• Assess whether there are any reasons others may not trust you.  Work on them!
  • Do you consistently display the behaviors you wish to see in others?
  • How is your current work culture? What changes could be made to make it stronger?
  • Select a highly trusted leader; identify the behaviors you feel make then successful and add them to your “tool-belt”.
  • ASK your team for their ideas about improving trust.
  • Listen and be responsive! Author Patrick Lencioni says “Transparency, honesty, and vulnerability are the key ingredients required for a team to be trusting and truly cohesive”.

What actions can you implement to improve workplace trust?

One of the most valuable things you can do to create higher levels of trust is to trust others more.  Don’t wait for them to prove themselves to you. Trust them.– K. Eikenberry

A Leader; A Legacy

President Bush solidified his legacy of principled, pragmatic, and compassionate leadership.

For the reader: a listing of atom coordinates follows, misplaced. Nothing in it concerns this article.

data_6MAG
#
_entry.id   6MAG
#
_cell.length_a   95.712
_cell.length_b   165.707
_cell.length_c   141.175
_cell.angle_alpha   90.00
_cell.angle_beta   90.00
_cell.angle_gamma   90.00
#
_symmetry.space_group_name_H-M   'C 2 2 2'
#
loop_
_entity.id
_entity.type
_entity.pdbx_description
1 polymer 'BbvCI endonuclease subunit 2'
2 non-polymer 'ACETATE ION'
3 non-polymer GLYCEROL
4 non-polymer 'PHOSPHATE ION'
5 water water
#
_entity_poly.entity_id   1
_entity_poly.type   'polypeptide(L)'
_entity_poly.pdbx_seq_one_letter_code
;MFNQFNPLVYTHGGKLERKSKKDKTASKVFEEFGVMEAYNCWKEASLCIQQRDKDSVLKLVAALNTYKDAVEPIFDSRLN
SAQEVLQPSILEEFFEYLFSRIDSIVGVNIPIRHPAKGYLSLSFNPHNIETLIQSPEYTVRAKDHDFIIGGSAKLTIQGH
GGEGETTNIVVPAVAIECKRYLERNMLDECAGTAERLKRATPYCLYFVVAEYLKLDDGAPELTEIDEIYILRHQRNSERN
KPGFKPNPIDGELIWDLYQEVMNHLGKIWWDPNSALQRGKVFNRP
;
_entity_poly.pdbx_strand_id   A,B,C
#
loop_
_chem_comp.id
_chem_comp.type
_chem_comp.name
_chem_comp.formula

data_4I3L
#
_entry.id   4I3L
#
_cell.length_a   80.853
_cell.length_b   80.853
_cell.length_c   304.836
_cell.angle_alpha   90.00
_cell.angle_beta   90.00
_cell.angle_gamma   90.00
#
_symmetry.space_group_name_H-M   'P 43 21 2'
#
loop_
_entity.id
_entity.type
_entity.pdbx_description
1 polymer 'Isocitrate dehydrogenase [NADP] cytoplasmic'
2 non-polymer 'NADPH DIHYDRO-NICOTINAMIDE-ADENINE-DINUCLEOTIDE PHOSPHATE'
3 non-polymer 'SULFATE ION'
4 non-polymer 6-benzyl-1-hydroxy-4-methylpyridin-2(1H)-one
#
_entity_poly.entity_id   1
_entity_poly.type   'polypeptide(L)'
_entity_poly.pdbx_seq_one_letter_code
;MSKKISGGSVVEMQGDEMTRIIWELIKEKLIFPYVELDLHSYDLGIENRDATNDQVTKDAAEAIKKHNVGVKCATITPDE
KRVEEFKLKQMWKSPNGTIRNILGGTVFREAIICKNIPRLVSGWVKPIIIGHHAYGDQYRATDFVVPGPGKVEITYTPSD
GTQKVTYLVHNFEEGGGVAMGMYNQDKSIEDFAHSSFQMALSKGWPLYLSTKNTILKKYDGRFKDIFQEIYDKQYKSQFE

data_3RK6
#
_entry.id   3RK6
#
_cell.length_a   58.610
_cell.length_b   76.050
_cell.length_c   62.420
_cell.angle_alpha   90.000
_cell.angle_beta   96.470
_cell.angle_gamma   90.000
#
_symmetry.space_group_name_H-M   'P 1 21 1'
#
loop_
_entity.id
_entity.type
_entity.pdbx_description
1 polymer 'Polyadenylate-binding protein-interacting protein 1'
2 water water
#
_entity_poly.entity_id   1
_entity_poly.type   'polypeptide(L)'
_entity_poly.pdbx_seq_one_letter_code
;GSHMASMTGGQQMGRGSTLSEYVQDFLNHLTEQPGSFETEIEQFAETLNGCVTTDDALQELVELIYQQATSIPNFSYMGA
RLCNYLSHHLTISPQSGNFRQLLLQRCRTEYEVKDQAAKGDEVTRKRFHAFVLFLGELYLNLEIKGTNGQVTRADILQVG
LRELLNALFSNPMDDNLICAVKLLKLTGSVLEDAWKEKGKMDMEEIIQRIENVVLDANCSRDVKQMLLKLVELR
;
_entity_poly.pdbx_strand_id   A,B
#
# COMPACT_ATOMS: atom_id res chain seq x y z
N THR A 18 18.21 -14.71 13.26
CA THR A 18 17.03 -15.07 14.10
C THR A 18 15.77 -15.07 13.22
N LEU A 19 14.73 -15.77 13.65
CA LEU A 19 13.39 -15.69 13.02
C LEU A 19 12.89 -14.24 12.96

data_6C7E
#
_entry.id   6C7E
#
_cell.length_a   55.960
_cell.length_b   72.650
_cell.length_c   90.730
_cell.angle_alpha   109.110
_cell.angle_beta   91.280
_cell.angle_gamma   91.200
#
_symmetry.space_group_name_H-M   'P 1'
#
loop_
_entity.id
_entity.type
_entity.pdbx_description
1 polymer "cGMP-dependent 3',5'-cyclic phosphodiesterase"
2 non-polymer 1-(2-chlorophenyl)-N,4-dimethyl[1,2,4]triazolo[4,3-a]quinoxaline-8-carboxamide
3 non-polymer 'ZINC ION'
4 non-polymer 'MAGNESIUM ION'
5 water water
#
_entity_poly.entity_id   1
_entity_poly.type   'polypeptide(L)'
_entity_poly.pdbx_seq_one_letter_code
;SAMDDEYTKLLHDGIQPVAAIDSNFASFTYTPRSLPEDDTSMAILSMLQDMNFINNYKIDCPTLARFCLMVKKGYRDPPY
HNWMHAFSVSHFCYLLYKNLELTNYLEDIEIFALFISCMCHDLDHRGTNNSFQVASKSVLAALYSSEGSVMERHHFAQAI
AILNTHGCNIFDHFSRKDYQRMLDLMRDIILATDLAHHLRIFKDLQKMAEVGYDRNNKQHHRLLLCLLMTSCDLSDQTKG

— Gov. Larry Hogan

The world has lost a great leader. U.S. Republicans, Democrats, Independents and even those with no party affiliation, as well as foreign leaders, expressed their condolences with the passing of George H.W. Bush.  He is mourned and his accomplishments celebrated.

A simple summary of his life was that he was dedicated to a lifetime of public service and a desire to make the world a better place.

Here’s why many claim President Bush (41) was the most accomplished U.S. President:

  • A World War II veteran and Navy pilot
  • Two-term congressman
  • Director of the Central Intelligence Agency
  • Ambassador to the United Nations
  • Vice President of the United States
  • 41st president of the United States
  • Father to the 43rd U.S. President
  • Helped end the Cold War
  • Instrumental in German unification
  • A lifetime Public Servant

Below are comments from both Domestic and International Leaders:

  • A true patriot and statesman who embodied decency and selfless service
  • A man of the highest character
  • His legacy of public service may never be matched, even though he’d want all of us to try
  • Sound judgment, common sense, and unflappable leadership
  • Through all that he accomplished, he remained humble
  • He loved his country and lived a life of courageous service
  • You did not have to agree with President George H.W. Bush to respect him